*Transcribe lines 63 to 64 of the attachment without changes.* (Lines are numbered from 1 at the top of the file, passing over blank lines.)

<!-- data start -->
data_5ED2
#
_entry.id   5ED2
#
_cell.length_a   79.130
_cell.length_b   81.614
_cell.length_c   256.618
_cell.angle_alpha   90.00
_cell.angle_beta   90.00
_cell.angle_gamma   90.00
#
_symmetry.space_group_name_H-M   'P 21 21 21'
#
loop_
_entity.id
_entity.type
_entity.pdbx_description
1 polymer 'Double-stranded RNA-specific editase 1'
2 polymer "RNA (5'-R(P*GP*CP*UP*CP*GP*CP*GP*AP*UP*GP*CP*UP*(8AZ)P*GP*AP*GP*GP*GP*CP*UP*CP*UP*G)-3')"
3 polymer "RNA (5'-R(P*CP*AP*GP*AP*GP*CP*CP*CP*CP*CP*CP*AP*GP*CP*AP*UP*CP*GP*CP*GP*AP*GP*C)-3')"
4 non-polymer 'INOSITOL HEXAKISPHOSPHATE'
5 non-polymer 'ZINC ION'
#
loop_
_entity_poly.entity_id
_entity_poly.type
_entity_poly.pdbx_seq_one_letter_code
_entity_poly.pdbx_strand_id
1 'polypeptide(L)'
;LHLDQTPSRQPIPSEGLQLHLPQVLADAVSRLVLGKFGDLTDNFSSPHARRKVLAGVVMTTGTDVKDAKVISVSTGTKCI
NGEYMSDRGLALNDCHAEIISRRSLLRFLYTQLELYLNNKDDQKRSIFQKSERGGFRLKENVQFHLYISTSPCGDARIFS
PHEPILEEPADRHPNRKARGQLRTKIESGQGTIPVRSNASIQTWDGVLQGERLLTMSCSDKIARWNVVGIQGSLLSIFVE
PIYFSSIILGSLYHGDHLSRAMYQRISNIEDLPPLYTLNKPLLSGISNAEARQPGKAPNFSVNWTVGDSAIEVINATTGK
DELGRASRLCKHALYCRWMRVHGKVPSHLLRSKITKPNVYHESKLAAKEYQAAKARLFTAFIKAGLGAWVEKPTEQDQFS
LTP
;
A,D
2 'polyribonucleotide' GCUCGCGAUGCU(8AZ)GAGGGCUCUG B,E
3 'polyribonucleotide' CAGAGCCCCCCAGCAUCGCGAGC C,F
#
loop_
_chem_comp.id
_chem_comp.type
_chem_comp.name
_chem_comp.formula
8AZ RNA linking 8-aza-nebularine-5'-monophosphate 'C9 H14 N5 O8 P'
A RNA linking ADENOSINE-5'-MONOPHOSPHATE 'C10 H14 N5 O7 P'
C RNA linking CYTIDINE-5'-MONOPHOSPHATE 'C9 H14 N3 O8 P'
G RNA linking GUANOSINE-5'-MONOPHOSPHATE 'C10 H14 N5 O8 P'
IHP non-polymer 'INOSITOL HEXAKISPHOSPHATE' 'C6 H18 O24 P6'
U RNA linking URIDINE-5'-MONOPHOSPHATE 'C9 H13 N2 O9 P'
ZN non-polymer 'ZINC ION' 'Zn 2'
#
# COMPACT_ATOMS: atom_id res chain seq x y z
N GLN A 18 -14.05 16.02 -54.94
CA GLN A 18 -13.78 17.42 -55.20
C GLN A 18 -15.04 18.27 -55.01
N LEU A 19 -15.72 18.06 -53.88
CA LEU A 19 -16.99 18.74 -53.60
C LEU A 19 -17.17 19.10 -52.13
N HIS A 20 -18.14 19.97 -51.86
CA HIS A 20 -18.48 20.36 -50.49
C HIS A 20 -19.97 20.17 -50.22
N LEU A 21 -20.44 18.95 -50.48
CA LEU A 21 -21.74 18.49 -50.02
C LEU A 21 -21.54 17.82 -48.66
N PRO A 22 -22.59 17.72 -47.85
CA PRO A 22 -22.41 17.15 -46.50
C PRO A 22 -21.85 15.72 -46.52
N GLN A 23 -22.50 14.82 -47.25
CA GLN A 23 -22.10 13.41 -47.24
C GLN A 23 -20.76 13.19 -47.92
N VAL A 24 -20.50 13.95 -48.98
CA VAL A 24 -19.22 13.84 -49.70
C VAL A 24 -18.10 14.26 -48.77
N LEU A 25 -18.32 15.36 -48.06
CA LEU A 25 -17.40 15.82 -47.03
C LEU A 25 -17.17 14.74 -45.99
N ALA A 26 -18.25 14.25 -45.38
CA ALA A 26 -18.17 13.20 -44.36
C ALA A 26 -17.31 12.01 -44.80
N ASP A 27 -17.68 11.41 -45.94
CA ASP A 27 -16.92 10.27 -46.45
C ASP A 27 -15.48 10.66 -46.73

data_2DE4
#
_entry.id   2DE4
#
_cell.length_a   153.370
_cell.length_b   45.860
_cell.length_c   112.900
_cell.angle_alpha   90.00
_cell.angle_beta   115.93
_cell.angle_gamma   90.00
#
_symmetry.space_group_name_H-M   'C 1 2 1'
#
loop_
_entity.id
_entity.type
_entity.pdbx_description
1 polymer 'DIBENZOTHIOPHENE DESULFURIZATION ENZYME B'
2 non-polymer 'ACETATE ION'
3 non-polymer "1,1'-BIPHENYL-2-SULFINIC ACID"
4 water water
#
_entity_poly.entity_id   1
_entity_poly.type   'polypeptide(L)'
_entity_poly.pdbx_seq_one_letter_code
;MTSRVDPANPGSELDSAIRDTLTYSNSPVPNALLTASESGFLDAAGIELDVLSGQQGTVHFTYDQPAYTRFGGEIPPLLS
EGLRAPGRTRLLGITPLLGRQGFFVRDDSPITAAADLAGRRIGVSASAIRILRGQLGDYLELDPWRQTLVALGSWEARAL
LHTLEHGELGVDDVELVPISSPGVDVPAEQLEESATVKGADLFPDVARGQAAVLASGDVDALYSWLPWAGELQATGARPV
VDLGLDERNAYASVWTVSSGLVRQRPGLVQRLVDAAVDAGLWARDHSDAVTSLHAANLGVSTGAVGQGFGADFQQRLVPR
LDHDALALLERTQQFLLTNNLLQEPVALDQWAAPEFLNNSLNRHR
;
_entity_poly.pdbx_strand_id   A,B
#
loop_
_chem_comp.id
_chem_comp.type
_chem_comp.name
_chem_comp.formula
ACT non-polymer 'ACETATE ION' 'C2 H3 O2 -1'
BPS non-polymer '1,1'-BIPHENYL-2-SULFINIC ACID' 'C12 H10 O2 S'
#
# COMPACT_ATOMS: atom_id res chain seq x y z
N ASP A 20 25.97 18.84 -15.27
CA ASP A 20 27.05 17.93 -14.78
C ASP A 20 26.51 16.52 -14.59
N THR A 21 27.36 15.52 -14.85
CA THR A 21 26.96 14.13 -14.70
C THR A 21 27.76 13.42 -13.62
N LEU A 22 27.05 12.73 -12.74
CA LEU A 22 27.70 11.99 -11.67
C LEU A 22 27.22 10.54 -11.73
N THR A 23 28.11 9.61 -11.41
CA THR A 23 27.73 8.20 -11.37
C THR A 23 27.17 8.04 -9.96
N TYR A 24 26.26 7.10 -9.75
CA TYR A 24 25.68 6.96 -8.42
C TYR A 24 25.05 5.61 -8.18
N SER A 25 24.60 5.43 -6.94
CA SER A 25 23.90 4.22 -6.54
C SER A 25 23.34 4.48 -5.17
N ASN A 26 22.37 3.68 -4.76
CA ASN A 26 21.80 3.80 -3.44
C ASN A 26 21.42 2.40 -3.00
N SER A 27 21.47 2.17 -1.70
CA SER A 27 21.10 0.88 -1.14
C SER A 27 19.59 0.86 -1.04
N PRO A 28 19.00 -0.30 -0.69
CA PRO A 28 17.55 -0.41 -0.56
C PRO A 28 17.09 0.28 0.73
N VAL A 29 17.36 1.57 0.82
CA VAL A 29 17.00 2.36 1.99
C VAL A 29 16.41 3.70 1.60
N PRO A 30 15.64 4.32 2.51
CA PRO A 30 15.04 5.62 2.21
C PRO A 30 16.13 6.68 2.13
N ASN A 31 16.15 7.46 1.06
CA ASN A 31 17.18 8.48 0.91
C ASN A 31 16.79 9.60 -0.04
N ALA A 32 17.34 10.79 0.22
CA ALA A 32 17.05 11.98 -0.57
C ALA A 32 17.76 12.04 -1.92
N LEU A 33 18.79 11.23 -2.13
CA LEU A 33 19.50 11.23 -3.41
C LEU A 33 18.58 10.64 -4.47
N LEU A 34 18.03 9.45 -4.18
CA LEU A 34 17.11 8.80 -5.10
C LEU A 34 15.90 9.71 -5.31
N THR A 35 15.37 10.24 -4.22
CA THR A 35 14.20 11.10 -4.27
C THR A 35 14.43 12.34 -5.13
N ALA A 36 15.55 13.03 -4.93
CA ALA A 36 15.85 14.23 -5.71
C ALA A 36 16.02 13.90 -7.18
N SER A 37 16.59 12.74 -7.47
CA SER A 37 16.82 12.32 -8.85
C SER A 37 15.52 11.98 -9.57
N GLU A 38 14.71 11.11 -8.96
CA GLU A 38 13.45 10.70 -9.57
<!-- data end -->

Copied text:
C HIS A 20 -19.97 20.17 -50.22
N LEU A 21 -20.44 18.95 -50.48